Those who watched Obama’s Nelson Mandela Lecture (17/07/18) on YouTube may have noticed the added dimension of an adjacent comment section scrolling in real-time alongside the event — the medium being the message, and all that rot. One thing that I could not help noticing among the barrage of nonsense assaulting my peripheral vision was the frequency of comments saying something to the effect of "Wakanada forever," "Is this Wakanda?," or even just the single word, "WAKANDA." Evidently, the mere presence of an African setting is enough to be immediately equated with Black Panther’s residual impact on the popular imagination’s impression of the entire continent.
Though it may be difficult to discern whether this is the result of true malice or simple ignorance, there is certainly something to be said about the co-opting of the fictional nation to become a vehicle for such regressive discourse. Given that Black Panther has been unilaterally received as a moment of progress for African American filmmaking and Black culture in general, attention must also be given the unfortunate consequences of its omnipresence, particularly as it has been received by white (and especially conservative) audiences throughout the West.
This article should examine the subtle process by which the film’s iconography has acquired these less-than-favourable connotations, and what that may mean for its continued existence in this highly fractured media landscape. Does this fallout in any way negate the film’s thematic emphases on the legacy of colonialism and globalization vs. isolationism? In a real-world political climate wherein an American president refers to Africa as being comprised of "shit-hole countries," does the mass exposure received by a fictional Afro-Futurist utopia serve as a genuine antidote to these misconceptions? Where is the line between empowerment and sophistry? What impact might this cross-pollination between popular culture and current politics have on the advancement of the latter, as Obama’s lecture was undeniably meant to represent?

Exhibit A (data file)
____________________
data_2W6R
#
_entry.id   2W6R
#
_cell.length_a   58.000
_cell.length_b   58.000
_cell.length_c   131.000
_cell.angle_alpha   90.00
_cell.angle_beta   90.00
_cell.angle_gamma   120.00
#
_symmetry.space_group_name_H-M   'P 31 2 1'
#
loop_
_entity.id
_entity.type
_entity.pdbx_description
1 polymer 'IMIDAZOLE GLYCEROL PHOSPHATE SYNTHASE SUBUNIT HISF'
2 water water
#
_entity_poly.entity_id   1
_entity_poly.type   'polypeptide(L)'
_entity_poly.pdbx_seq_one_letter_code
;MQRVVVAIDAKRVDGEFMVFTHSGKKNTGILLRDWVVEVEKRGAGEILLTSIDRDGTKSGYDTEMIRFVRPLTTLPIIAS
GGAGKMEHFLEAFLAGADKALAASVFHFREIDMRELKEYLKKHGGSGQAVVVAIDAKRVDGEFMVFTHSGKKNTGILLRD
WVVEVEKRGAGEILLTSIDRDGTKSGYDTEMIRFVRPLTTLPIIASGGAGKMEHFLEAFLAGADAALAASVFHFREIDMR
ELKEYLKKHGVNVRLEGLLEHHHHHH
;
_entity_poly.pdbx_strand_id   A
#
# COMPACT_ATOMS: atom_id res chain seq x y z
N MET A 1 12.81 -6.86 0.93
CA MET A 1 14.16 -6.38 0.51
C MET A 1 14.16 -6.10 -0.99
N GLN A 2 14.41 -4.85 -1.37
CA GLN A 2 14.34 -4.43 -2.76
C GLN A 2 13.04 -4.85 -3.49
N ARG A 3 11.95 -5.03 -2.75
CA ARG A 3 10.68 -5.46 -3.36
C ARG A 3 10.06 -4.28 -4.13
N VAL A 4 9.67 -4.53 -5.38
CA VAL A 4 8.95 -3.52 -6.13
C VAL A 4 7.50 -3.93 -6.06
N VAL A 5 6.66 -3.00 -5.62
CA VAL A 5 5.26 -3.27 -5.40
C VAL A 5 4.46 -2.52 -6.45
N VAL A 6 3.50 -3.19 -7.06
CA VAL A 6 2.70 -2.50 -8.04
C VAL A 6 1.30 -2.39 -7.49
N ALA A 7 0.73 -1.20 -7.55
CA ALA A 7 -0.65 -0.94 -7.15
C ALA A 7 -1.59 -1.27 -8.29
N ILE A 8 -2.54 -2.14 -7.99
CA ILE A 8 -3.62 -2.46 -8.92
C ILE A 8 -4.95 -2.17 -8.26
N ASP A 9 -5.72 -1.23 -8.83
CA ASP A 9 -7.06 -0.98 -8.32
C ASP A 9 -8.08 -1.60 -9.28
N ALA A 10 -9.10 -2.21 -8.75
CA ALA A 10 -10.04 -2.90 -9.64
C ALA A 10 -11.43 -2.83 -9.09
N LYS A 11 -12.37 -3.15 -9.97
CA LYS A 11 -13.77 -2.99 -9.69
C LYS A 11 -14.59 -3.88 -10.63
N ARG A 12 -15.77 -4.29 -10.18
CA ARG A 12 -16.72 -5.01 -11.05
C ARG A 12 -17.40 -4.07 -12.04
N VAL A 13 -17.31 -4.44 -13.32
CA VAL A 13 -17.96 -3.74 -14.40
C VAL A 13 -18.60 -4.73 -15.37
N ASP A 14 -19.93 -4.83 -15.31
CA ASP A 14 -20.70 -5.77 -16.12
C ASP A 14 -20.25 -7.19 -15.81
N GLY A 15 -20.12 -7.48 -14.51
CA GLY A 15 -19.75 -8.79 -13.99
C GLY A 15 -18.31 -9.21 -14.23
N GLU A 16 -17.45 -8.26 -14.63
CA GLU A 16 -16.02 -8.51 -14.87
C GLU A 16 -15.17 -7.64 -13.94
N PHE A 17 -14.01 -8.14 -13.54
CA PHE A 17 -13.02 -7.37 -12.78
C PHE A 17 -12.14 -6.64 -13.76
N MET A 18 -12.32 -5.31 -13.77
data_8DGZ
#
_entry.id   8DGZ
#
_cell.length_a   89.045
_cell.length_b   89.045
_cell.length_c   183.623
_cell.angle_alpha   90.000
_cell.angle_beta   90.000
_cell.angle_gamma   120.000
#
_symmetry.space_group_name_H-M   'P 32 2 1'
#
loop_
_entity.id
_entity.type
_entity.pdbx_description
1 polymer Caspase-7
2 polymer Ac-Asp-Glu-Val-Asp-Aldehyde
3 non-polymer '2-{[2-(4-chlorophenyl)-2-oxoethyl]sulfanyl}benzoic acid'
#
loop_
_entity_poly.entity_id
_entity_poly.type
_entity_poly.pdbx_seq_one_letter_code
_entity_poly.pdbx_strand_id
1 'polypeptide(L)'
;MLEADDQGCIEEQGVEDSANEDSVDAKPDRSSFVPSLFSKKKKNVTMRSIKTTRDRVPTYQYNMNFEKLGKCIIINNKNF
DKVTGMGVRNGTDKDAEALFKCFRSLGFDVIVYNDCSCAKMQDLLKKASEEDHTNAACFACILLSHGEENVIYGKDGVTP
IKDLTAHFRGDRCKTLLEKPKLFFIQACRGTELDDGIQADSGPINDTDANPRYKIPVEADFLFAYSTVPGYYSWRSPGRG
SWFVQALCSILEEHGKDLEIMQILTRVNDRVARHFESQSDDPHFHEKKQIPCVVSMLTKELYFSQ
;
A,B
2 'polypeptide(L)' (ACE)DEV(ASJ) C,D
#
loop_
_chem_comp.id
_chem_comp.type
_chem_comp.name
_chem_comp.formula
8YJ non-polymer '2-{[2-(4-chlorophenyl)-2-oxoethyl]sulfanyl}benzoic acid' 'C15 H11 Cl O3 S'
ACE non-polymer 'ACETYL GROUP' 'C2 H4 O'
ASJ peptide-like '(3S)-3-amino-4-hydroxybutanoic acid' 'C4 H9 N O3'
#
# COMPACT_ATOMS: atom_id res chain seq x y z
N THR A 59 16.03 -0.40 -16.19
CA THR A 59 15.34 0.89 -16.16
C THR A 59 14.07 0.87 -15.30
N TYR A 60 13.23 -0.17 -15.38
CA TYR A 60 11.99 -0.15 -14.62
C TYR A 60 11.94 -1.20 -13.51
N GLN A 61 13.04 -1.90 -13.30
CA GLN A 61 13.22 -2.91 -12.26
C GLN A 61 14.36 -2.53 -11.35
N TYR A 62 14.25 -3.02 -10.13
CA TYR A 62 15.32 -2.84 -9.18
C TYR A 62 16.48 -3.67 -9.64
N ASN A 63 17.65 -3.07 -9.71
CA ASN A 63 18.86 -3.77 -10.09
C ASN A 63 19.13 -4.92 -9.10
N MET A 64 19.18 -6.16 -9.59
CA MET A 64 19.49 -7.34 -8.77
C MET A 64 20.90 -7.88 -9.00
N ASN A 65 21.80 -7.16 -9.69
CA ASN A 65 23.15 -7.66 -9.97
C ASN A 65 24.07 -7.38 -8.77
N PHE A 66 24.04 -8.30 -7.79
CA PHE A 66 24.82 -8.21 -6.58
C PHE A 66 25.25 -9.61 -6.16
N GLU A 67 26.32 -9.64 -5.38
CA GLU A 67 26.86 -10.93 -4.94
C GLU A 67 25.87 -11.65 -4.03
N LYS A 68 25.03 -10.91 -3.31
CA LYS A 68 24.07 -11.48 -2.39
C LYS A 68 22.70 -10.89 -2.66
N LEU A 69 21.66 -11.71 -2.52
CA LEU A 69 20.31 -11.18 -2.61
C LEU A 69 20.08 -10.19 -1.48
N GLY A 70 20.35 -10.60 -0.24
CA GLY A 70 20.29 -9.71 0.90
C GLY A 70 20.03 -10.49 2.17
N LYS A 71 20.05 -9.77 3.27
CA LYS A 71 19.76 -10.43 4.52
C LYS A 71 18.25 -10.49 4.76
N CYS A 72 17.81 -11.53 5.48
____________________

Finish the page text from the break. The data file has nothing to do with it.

An interesting topic. I loved Black Panther, but when a friend who I'd recommended it to watched it, she said it "wasn't that great". I had to explain what the film meant for the whole culture and industry; using people of colour in the cast, traditional names for those people's characters, a soundtrack written and produced by black artists that put songs from a different genre on the top charts. Perhaps it is just ignorance, or perhaps the people commenting "Wakanda forever" simply don't understand why this culture association can be seen as offensive. It's a tough question, but I'm sure you're not the only one to notice these comments so maybe there's some research out there you could try to find to help make your point? – Gemma Ferguson4 years ago